Another example is a cleric who recently published an article stating that the Church’s tradition of Eucharistic coherence is ensconced within judgmentalism and exclusion. First, he speaks of mortal sin with the same fluidity as a first-year seminarian. Then, with strange analogies that seem to come from a convergence of a Salvador Dali painting and a UNESCO flyer, he speaks of the Church as a tent that grows magically larger and larger with doors that grow wider and wider.
Finally, he concludes that we must reevaluate the constant teaching of the Church going all the way back to St. Paul that those conscious of grave sin must exclude themselves from Holy Communion. His reasoning? Lay people cannot accept the distinction between persons and act; they cannot understand the difference between committing sins and having the disposition to commit certain sins. Again: lay people are not smart enough.
When the priesthood becomes a place for hidden vice, an unreliable source of guidance, or the sounding board for yet another pet project of Columbia University, it is degraded into a merely sociological institution in the eyes of the faithful and the world. Those who believe that it is a sacred order with a divine mission are left, then, without a paddle. Clericalism is an elitism that is willing to throw anybody under the bus, especially other clerics, in order to maintain the power and positions of social honor. When the priesthood becomes a place for hidden vice..or the sounding board for yet another pet project of Columbia University, it is degraded into a merely sociological institution in the eyes of the faithful and the world.Tweet This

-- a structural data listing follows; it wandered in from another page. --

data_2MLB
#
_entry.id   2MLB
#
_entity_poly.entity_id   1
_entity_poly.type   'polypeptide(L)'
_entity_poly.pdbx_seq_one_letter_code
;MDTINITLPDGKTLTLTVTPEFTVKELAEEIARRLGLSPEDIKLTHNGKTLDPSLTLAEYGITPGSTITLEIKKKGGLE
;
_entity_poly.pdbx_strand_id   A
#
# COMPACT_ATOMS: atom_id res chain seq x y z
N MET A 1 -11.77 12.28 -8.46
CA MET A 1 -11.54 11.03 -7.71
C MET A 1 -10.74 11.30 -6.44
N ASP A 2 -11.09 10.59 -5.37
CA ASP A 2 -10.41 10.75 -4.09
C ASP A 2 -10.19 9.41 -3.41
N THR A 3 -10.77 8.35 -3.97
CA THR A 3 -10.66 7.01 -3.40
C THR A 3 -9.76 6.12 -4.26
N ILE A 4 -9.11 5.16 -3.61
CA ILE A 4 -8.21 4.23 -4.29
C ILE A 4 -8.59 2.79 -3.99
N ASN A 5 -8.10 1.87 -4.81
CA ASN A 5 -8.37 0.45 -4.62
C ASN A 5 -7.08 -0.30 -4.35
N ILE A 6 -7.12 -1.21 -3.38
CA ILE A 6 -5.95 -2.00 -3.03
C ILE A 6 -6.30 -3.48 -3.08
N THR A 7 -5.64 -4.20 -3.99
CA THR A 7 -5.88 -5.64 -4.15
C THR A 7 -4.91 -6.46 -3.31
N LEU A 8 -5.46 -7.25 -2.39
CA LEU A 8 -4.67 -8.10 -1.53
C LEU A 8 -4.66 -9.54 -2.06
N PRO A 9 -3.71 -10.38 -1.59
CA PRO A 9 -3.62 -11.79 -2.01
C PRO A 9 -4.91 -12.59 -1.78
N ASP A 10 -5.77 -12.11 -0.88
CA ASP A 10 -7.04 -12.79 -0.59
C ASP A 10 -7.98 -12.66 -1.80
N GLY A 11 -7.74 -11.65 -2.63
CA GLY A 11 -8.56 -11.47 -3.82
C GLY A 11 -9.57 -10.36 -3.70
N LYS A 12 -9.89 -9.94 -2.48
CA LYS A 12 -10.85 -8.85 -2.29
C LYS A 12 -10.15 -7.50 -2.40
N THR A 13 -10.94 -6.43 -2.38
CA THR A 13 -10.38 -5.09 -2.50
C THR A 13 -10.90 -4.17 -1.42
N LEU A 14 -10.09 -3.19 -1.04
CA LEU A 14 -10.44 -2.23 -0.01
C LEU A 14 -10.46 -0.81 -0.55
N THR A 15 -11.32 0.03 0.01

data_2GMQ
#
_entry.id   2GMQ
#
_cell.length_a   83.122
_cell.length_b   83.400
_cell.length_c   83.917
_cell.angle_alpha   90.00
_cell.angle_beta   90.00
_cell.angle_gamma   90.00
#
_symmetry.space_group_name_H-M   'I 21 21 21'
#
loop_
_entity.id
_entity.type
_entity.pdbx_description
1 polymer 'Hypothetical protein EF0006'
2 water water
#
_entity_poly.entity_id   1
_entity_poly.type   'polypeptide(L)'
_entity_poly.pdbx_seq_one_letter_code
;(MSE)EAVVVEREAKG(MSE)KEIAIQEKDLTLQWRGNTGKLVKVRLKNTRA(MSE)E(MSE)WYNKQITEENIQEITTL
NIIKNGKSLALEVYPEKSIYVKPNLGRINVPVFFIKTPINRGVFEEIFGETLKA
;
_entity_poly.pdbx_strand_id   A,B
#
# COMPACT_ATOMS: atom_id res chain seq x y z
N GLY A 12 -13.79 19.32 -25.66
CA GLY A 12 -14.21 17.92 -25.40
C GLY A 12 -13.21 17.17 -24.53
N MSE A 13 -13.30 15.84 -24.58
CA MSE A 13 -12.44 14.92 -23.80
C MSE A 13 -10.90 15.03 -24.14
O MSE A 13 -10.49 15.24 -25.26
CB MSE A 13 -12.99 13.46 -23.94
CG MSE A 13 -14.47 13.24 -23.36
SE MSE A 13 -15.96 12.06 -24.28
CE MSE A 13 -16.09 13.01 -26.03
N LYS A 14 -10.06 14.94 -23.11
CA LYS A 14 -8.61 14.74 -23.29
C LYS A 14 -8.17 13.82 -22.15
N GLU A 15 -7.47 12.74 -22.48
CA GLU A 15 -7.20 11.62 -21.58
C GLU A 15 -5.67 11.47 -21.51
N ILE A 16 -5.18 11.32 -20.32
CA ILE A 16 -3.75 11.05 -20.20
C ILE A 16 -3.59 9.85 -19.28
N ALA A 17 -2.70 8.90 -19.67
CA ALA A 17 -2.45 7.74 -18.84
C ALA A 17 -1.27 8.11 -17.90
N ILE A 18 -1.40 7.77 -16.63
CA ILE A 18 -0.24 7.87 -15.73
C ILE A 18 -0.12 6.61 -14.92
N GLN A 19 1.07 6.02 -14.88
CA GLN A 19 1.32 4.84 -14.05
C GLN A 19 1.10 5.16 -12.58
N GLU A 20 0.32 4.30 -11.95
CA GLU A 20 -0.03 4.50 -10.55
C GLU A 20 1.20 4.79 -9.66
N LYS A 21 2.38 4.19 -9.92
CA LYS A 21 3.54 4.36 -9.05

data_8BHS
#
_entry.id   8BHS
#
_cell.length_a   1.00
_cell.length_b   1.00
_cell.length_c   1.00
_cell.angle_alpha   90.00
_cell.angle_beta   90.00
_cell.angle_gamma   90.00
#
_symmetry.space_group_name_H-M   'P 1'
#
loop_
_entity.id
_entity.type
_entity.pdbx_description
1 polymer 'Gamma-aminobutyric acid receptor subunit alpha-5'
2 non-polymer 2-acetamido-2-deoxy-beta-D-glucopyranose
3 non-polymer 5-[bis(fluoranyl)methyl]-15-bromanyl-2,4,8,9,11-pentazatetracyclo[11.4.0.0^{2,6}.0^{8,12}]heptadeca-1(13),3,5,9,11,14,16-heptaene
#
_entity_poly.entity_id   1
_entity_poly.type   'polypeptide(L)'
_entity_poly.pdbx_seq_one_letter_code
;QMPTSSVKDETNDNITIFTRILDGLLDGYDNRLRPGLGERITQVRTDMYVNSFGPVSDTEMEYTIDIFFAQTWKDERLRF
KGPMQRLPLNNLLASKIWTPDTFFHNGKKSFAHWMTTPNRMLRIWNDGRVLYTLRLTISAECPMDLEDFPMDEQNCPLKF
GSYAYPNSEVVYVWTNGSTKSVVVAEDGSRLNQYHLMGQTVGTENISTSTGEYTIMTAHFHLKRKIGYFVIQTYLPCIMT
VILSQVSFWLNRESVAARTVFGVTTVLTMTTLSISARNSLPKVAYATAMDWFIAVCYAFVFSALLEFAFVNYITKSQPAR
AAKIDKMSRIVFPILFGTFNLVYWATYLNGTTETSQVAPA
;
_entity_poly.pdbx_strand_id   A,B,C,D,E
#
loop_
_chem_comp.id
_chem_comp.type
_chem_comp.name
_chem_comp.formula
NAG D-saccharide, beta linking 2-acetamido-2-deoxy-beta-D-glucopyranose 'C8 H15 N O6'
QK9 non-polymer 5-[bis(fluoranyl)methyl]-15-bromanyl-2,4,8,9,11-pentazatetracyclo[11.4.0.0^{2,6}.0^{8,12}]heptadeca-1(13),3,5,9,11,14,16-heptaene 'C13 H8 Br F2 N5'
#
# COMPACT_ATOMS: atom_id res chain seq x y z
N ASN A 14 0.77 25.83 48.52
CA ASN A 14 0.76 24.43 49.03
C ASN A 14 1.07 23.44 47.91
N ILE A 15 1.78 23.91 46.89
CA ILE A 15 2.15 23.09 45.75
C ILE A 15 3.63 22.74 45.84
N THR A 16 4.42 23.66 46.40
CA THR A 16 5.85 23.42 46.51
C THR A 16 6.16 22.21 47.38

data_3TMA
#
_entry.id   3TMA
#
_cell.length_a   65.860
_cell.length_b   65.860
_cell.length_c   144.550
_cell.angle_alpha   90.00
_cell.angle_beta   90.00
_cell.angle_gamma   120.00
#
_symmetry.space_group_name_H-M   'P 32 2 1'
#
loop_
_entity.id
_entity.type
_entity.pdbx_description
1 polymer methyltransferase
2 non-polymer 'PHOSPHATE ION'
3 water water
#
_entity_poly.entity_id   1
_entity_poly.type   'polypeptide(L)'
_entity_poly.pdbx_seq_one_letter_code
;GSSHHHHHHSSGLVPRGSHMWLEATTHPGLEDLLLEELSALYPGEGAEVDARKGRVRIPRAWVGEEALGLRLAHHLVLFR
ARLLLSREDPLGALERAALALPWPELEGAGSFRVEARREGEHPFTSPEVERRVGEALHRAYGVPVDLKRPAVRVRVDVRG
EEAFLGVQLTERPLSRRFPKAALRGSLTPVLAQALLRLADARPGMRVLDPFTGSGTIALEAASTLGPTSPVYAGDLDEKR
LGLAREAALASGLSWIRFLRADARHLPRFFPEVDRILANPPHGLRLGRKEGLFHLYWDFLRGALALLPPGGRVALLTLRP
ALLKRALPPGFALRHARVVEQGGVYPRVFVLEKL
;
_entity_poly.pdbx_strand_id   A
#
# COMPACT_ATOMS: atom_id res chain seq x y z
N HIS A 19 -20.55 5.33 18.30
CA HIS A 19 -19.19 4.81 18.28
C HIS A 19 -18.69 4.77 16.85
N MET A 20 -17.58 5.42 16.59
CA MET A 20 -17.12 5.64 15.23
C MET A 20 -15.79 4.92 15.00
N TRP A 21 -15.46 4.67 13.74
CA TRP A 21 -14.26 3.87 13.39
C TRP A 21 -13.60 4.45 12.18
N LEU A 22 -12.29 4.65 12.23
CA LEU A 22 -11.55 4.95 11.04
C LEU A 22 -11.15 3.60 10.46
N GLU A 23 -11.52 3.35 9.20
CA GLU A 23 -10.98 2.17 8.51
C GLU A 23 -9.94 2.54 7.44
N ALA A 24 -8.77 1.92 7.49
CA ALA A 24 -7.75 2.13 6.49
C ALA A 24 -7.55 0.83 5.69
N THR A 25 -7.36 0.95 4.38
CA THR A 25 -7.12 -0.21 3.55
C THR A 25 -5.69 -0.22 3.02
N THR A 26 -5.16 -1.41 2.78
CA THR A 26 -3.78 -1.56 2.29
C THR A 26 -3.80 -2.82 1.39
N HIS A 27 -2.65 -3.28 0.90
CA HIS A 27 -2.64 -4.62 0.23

The fortunate news, however, is that in my experience most priests do not fit into any of these categories. The vast majority of priests work long hours and pour their life into their ministry, receiving little in return for their labor. Most priests are good men, if flawed in their own way, who love the Lord and suffer the consequences of clericalism just as much as the laity. They are the ones who tend to the wounds left by the clericalist elite. The clericalism of the few make the majority’s ministry that much harder.
As long as the priesthood has existed, there have been men that abused it. When that priest berated me about my cassock-wearing, something for which I am not unique, it had nothing to do with my clerical garb and everything to do with his power.
Karl Barth popularized the phrase, “Ecclesia semper reformanda est.” The Church must always be reformed. But I think the Second Vatican Council put it better when she said, “the Church, embracing in its bosom sinners, at the same time holy and always in need of being purified, always follows the way of penance and renewal.” As long as we priests forget that penance for our sins and the sins of our people is at the center of our ministry, the desire for renewal will continue to transform itself into the will for power, and new clericalisms will be born in every generation.